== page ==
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The Forgotten Power of Government

posted by Jason Kottke   Jul 03, 2019

David Remnick recently interviewed Robert Caro and if you’ve read Caro’s book, Working, or the New Yorker article based on the book, there’s not much new here, but this exchange at the end is worth highlighting:

Remnick: We are living in a political moment, and when you watch the current President it seems that one of the saving graces is that, for all his erratic thinking, insulting thinking, his insults directed at minority groups — and, well, practically everyone — that he’s not that good at the exercise of power. He won the election, but if he had Johnsonian capacities in terms of the exercise of power, we might be even in deeper trouble than we already are.

Caro: Well, I think that that’s correct. And I think, [what] you say about Johnson, what does it mean to [be like] Johnson? You say, well, he wins election over Barry Goldwater, in 1964, by this tremendous majority. So the next morning he’s on the phone — or the morning after, he’s still hoarse the day of the election — calling the House Majority Leader and saying, “You know, the only thing that can hold this up here is the Rules Committee. Now is the moment to change the Rules Committee. Here’s how to do it.” And in the next couple of months he passes Medicare, Medicaid, Head Start, the voting-rights bill… I’m forgetting the rest of it. The most amazing — he could seize a moment because of this political genius that he has, and change, really, the face of America. It’s hard to remember a day when there wasn’t Medicare or Medicaid.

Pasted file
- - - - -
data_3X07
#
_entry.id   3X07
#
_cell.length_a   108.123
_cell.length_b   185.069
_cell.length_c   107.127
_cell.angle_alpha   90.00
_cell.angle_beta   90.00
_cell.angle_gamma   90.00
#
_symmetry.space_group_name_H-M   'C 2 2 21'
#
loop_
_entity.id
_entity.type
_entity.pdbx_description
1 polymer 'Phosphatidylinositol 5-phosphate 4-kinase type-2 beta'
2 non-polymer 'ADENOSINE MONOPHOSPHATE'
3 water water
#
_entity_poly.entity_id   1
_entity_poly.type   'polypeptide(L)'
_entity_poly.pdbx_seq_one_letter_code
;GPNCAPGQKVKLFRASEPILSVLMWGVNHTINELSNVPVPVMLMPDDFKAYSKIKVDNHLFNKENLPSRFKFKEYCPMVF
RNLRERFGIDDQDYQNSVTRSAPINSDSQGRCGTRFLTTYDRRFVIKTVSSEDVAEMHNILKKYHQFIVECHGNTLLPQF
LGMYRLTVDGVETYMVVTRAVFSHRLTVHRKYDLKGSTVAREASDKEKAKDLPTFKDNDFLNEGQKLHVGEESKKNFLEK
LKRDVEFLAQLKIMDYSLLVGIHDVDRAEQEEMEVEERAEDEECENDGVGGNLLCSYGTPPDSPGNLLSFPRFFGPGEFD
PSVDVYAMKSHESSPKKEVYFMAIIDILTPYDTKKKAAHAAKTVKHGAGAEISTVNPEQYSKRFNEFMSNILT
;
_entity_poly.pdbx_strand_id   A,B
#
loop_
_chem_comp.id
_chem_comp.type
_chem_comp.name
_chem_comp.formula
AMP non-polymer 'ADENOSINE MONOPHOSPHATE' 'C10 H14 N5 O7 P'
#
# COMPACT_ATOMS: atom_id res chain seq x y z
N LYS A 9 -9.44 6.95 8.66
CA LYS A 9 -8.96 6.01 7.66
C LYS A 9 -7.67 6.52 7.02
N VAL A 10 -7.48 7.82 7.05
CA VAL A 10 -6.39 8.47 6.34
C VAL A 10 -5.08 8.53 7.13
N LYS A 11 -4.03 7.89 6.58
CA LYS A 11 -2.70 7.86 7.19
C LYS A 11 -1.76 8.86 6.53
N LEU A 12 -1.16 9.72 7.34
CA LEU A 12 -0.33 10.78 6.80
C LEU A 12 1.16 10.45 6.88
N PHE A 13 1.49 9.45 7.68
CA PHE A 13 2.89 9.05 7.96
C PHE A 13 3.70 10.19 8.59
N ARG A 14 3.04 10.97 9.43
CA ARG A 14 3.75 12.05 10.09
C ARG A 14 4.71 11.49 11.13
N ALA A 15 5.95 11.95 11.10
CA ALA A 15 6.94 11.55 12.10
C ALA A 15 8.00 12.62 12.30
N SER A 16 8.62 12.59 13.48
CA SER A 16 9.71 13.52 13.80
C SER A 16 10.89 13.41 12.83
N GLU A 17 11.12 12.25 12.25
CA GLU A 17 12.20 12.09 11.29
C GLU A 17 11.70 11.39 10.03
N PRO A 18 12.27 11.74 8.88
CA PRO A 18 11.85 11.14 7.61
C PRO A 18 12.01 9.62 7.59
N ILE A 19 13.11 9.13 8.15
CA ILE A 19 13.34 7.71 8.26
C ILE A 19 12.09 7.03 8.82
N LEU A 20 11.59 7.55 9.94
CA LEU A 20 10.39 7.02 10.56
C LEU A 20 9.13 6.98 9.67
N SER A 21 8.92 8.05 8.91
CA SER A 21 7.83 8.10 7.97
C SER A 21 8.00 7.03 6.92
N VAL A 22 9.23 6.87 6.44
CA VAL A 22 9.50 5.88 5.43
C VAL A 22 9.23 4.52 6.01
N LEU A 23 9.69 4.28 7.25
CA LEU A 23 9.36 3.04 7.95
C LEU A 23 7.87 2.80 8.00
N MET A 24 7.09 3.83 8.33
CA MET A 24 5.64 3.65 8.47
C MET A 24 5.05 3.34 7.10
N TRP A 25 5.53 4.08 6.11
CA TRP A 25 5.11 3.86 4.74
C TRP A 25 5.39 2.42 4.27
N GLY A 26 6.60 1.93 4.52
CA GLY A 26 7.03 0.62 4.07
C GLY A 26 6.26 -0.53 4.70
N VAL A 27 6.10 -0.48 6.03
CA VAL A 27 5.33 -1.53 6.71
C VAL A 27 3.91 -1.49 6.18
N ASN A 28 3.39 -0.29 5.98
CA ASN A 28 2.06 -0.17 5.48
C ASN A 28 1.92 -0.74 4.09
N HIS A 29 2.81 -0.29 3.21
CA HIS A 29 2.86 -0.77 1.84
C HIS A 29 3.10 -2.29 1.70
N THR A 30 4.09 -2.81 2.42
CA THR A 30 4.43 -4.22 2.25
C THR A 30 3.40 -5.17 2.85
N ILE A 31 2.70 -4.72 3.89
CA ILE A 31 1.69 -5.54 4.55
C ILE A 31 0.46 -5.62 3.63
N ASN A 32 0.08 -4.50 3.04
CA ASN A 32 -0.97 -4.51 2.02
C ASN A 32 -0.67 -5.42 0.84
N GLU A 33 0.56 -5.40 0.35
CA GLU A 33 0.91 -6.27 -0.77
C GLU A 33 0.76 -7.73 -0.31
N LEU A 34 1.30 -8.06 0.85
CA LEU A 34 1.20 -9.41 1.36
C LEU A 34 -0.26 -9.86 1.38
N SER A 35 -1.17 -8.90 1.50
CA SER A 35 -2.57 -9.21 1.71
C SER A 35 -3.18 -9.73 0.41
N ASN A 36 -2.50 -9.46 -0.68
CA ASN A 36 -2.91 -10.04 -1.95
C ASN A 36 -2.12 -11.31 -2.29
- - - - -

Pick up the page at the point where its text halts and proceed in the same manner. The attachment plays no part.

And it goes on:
Remnick: You write in “Working” that there is evil and injustice that can be caused by political power. But there’s also great good that can come out of it. It seems to me sometimes that people have forgotten this, you write. Why have we forgotten it?

Caro: You ask very good questions. I think we’ve forgotten it because we’ve had too many Presidents who don’t use political power — you say, what are things that change people’s lives? In the last century, Social Security, Medicare-like, right now I’m working on a section that, you could say, if I wanted to call it this, is what it was like to be old and sick in America before Medicare. And as I’m doing this I’m thinking, People aren’t even going to be able to imagine this. What was it like to be old in America before Social Security? People can’t imagine it. The power of government to do good for people is immense. And I think we have forgotten that power.